4.       Choose consistent headings

What I mean by this is the way you separate your notes. I switched things up so many times by sheer accident, and by the time I got to studying my notes, I found myself lost. Create a system like using all capital letters for subtitles, and squiggly underlines for big titles. 

5.       Aim for consistency, not high marks.

Unless you’re as genius like my friend Blake, then chances are, your marks will drop from high school. Do NOT let that scare you. Aiming for high marks is certainly a good idea, but it can create a huge pressure on you. High mark should be a goal, but if you aim for consistent marks first, then it will be easier to improve on your grades.  

6.       Use folders in binders to stay organized.

I colour-coordinate things to stay organized. Each of my classes is assigned a specific colour. I have folders of the same colour within the binder. Instead of lugging around a binder, I take out the folders to bring back and forth to school. I have a second folder in the binder to hold the tests and essays that I write throughout the year. It is a great way to keep all of the notes separated and organized. 

7.       A reading schedule comes in handy.

I am in English, which means that I get a lot of novels to read. Typically, you will get a class schedule with the dates of when you will start the novels, or the sections of the textbook. I created a reading schedule where I read three chapters of Jane Eyre a day from one class, and four parts to Sir Gawain and the Green Knight for another class per day. Find what works best for you.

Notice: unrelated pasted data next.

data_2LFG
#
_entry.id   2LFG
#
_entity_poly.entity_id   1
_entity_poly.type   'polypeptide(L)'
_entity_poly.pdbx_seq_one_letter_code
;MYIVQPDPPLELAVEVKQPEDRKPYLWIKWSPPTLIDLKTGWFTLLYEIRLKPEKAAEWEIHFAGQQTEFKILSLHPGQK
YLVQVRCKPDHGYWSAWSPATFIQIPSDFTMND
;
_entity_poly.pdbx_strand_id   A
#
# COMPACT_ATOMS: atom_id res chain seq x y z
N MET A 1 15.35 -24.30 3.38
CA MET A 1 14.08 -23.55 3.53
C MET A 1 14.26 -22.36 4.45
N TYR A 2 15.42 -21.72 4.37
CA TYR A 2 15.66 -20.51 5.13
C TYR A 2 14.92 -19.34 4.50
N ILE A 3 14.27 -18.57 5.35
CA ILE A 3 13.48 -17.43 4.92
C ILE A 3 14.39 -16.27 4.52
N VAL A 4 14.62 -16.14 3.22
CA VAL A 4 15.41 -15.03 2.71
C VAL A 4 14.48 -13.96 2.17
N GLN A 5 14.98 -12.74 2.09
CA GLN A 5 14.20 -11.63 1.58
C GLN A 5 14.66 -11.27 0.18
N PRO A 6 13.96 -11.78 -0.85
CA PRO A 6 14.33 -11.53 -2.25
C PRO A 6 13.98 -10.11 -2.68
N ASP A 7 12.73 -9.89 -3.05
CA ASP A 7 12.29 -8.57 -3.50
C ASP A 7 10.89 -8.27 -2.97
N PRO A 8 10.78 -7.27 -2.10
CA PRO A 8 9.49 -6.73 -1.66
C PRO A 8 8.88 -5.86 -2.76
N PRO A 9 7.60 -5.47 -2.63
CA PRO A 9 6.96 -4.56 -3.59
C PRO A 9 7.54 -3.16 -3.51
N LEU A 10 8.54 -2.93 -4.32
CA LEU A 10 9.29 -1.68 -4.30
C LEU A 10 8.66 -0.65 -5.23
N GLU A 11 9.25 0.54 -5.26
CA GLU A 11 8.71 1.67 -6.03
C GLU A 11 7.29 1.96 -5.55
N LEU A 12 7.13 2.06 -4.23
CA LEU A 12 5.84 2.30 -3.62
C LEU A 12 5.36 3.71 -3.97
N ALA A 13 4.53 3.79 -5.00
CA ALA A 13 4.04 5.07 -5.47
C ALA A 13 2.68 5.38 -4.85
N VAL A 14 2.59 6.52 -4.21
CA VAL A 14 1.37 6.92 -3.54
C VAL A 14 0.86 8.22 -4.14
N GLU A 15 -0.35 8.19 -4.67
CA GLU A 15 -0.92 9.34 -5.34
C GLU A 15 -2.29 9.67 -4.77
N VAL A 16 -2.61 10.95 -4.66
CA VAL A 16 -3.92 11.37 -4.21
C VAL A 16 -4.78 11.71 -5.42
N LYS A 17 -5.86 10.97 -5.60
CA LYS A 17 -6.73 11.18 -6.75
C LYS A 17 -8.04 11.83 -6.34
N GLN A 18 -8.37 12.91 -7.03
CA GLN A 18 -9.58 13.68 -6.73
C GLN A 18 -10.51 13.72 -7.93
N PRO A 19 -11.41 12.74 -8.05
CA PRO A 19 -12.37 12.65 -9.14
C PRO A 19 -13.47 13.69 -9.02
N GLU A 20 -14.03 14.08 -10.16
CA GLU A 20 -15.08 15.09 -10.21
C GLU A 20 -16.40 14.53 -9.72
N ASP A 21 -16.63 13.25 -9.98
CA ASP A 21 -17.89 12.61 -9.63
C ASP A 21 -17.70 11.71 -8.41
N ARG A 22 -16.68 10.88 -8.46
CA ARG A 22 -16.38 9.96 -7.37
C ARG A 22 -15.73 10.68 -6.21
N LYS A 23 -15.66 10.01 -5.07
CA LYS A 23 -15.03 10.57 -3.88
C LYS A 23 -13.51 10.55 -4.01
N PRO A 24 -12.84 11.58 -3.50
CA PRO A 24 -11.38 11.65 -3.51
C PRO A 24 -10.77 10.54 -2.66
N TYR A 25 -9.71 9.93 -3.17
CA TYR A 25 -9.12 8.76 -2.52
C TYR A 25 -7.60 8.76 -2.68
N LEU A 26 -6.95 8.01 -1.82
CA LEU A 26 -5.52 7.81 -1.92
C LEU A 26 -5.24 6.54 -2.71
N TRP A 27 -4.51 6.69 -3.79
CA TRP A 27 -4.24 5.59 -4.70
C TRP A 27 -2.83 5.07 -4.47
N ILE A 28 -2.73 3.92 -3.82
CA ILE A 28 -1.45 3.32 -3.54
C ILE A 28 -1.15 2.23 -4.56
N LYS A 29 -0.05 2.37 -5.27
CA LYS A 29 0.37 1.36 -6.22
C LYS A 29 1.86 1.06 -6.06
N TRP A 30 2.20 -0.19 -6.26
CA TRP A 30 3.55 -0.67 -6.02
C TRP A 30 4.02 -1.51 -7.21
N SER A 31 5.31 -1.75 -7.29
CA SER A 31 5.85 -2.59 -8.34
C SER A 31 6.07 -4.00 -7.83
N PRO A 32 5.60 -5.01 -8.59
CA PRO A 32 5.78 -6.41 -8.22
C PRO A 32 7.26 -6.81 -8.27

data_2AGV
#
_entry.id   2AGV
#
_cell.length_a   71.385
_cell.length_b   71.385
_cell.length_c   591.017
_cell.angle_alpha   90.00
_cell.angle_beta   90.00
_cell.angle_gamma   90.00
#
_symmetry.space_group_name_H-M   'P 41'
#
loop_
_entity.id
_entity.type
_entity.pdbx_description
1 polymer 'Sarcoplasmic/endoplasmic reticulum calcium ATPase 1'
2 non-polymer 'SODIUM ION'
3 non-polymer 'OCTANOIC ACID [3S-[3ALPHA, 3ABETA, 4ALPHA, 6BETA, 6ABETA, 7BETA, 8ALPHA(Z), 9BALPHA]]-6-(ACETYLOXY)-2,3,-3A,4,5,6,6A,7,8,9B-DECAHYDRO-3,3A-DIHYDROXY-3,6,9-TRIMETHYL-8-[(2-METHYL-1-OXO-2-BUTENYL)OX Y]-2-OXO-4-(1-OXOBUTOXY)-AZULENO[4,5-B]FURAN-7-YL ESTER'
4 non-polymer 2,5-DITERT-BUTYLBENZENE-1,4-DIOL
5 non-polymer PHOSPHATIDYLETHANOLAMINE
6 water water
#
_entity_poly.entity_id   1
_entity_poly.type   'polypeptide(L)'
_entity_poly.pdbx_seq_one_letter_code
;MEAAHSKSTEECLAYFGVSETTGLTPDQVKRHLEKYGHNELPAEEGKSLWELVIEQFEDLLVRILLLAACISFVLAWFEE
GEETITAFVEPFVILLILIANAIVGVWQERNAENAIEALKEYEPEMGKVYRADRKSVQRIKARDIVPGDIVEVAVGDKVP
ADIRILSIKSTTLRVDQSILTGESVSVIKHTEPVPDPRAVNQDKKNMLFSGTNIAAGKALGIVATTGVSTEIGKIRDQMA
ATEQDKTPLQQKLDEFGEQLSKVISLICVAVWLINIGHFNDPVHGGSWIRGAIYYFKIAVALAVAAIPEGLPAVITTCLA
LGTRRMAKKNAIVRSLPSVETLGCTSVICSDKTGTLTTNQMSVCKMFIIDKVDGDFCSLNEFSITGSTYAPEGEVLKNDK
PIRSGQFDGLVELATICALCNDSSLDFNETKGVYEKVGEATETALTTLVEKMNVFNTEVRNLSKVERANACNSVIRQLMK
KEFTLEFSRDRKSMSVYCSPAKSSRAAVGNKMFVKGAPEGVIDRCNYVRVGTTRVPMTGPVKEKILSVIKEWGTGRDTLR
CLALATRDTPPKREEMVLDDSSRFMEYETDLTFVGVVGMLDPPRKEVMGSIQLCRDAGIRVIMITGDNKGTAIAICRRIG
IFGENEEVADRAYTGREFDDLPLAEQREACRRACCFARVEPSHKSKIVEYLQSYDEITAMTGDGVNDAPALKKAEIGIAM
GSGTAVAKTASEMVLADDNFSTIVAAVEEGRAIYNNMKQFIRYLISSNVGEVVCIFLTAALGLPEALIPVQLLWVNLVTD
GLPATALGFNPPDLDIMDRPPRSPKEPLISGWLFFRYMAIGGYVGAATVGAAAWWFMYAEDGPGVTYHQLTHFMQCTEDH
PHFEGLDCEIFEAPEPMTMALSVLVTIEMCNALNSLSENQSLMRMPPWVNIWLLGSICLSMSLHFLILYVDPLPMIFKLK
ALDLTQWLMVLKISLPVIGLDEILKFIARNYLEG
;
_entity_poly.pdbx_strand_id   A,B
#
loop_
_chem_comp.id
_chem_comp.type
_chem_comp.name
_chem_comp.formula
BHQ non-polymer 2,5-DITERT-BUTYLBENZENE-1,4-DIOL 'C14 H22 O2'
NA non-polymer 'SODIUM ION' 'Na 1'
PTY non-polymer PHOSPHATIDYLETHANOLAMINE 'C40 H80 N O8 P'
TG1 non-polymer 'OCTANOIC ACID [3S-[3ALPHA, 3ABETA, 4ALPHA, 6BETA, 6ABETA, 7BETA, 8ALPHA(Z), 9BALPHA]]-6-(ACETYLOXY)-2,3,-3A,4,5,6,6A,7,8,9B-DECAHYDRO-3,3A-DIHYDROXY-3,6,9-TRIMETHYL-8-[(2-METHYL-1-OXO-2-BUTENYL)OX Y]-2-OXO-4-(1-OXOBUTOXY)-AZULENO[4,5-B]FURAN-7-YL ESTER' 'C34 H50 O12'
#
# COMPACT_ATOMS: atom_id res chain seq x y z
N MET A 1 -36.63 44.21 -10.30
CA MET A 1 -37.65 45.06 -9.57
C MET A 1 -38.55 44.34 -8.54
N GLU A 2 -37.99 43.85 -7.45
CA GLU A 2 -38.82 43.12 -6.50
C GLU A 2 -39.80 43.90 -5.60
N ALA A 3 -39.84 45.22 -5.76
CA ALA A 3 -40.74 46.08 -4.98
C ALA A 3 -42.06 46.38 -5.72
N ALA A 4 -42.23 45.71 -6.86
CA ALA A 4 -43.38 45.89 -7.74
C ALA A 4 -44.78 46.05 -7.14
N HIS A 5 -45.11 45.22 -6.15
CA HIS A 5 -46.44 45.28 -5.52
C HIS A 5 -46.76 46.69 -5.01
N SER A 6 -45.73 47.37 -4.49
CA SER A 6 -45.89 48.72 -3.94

8.       READ!

People get so lazy in university. Just because a teacher isn’t breathing down your neck for your homework, it doesn’t mean you shouldn’t do it. To each their own, but it is incredible how much more you pick up in a lecture when you have previous knowledge of the subject. 

9.       If a prof says the class is lecture based, BELIEVE THEM!

At the beginning of the year, my history prof said just that. I still spent time doing the readings, and by the end of the year, I was stressing out over how behind I was. Then I realized it didn’t even matter because all the tests were based off of the lectures right from the beginning. I should have done the readings at the start, and then stopped when I realized that none of the tests had to do with the textbook. 

10.   Live by the clock in exams.